Appreciating your children’s uniqueness

uniqueness2Even if your children are the spitting image of you, unless they are clones, you know that they are going to be different from you. And if you do indeed have more than one, they are going to be different from one another. This uniqueness contributes to the “personality” of your family, a potential gift or hindrance depending on how this uniqueness is received and treated.

A great deal of the conflict I see in families comes from parental expectations that their children be more like them— or sometimes less like them— in some way or another. Are you willing to let go of potential power struggles and frustration over these differences and similarities? Here are some tips to help you appreciate the uniqueness each child possesses. (Oh, and by the way, these suggestions apply to adult relationships too!)

• Don’t compare them to anyone else, including yourself, their siblings, the neighbors, or other children their age.

• Accept that they may like many things that you don’t, and that they may hate things you really value and like. Remember that these differences are among the many things that make each human being special.

• Make a list of your children’s talents, preferences, and best attributes. This can help shift your focus to things you really appreciate about your kids. Add to this profile whenever possible.

• Difficult as it may be, drop your agenda for who (or what) you want your children to be (or become). Accept your children for who they are and were meant to be.

• Examine your attachment to their appearance, interests, preferences, and goals. To what extent do you need for them to look or act a certain way to feel competent as a parent or validated as a person? To what extent are you embarrassed by— or apologetic for— the choices they make? The “shoulds” we impose on others are often more about us than about them.

• Encourage their attempts to explore their identity, even though it may seem to take them in some strange directions sometimes. Emphasize safety and help them think through the outcomes decisions they may make. (See Questions, Not Answers and Alternatives to Advice Giving for more information.)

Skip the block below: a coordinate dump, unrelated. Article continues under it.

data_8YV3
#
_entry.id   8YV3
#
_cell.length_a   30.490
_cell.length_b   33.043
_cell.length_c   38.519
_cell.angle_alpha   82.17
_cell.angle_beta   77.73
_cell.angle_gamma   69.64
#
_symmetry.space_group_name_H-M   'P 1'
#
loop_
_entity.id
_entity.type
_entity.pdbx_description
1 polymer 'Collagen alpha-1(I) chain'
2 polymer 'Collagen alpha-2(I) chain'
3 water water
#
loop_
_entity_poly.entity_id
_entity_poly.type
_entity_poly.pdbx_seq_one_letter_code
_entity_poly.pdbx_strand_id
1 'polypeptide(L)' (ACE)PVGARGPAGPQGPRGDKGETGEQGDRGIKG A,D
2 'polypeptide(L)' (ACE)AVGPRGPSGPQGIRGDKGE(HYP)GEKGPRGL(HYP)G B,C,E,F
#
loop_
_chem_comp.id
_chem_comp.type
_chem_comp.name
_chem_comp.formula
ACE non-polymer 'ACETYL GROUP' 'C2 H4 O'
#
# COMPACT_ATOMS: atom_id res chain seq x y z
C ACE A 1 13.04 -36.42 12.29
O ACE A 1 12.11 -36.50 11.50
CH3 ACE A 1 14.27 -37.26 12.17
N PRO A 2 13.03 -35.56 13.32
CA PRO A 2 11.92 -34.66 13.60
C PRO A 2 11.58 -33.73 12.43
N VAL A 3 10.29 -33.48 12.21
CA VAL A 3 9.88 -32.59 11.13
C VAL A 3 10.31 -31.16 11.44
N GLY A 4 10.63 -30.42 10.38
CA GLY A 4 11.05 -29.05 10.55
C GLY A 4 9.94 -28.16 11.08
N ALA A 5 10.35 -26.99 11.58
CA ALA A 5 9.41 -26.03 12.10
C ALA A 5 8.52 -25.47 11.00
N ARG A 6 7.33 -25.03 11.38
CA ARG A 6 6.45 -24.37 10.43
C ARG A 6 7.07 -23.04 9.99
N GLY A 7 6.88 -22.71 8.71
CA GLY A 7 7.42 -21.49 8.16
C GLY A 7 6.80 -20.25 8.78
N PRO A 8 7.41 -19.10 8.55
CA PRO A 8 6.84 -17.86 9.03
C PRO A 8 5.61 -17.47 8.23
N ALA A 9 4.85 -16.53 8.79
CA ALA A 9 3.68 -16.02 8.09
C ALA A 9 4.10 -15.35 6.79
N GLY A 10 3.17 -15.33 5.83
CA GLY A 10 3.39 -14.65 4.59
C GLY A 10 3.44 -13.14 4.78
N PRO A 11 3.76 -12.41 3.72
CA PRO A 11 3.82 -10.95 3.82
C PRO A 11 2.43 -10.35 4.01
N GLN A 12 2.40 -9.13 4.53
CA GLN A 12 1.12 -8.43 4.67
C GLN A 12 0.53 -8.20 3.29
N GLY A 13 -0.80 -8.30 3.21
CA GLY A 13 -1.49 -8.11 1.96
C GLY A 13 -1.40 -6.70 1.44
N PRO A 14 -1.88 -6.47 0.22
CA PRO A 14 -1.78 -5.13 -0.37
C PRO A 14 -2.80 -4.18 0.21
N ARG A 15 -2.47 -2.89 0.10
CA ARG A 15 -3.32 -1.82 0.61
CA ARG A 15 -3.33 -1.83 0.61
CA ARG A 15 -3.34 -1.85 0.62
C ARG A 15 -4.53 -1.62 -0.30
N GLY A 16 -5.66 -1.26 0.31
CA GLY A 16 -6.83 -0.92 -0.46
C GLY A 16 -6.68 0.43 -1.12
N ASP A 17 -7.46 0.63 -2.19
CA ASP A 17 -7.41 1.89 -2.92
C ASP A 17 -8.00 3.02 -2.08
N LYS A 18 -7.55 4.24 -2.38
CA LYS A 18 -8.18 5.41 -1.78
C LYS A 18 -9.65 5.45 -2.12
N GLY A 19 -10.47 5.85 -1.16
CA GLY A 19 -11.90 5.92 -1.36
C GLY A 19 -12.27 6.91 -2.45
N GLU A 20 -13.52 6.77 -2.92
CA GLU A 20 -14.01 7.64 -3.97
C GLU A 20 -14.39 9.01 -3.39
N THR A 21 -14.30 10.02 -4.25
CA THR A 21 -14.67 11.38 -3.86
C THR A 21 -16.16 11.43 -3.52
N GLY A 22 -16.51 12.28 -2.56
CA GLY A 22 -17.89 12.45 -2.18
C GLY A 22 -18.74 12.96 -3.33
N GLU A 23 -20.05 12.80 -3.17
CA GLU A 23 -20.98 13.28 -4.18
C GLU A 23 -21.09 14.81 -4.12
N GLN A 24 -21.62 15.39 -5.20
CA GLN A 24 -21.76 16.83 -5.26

• Quit worrying about what the neighbors (or your in-laws) are saying.

• Support and encourage individual interests. Respect the fact that kids may lose interest or change their mind as they explore different things.

• Let them select and wear their own clothes. (If your children are young or have a hard time making decisions, you might want to limit the choices to “either of these two sweaters” or “any t-shirt in this drawer” to help them develop decision-making skills and independence.) Help them understand the messages their appearance gives out and to make choices appropriate for the occasion or venue. Remember that today’s identity may soon be yesterday’s experiment.

Your children need and deserve love, acceptance, and respect regardless of what they do with their hair, who they want to date, or which career they wish to pursue.  (Minimize their need for them to act out for power or attention by allowing them to meet those needs in positive, healthy, and constructive ways.)

Excerpted and adapted from The Parent’s Little Book of Lists: Do’s and Don’ts of Effective Parenting by Dr. Jane Bluestein (Deerfield Beach, FL: Health Communications, Inc., 1997).  

A reminder from Kahlil Gibran:

Your children are not your children.
They are the sons and daughters of Life’s longing for itself.
They come through you but not from you,
And though they are with you yet they belong not to you.

You may give them your love but not your thoughts,
For they have their own thoughts.
You may house their bodies but not their souls,
For their souls dwell in the house of tomorrow,
which you cannot visit, not even in your dreams.
You may strive to be like them,
but seek not to make them like you.
For life goes not backward nor tarries with yesterday.

You are the bows from which your children
as living arrows are sent forth.
The archer sees the mark upon the path of the infinite,
and He bends you with His might
that His arrows may go swift and far.
Let your bending in the archer’s hand be for gladness;
For even as He loves the arrow that flies,
so He loves also the bow that is stable.*

*As shared on the Katzandogz Web site.

Related resources:

Podcast: The Choice is Yours: Connecting the Dots with Dr. Lynn Collins
Podcast: “Constructive Differencing” with Dr. Jared Scherz
Podcast: Is Control the Goal? with Tammy Cox

Book: The Parent’s Little Book of Lists: Do’s and Don’ts of Effective Parenting
Book: Parents, Teens and Boundaries: How to Draw the Line
Book: Listas Para Padres: Qué Hacer Y Qué No

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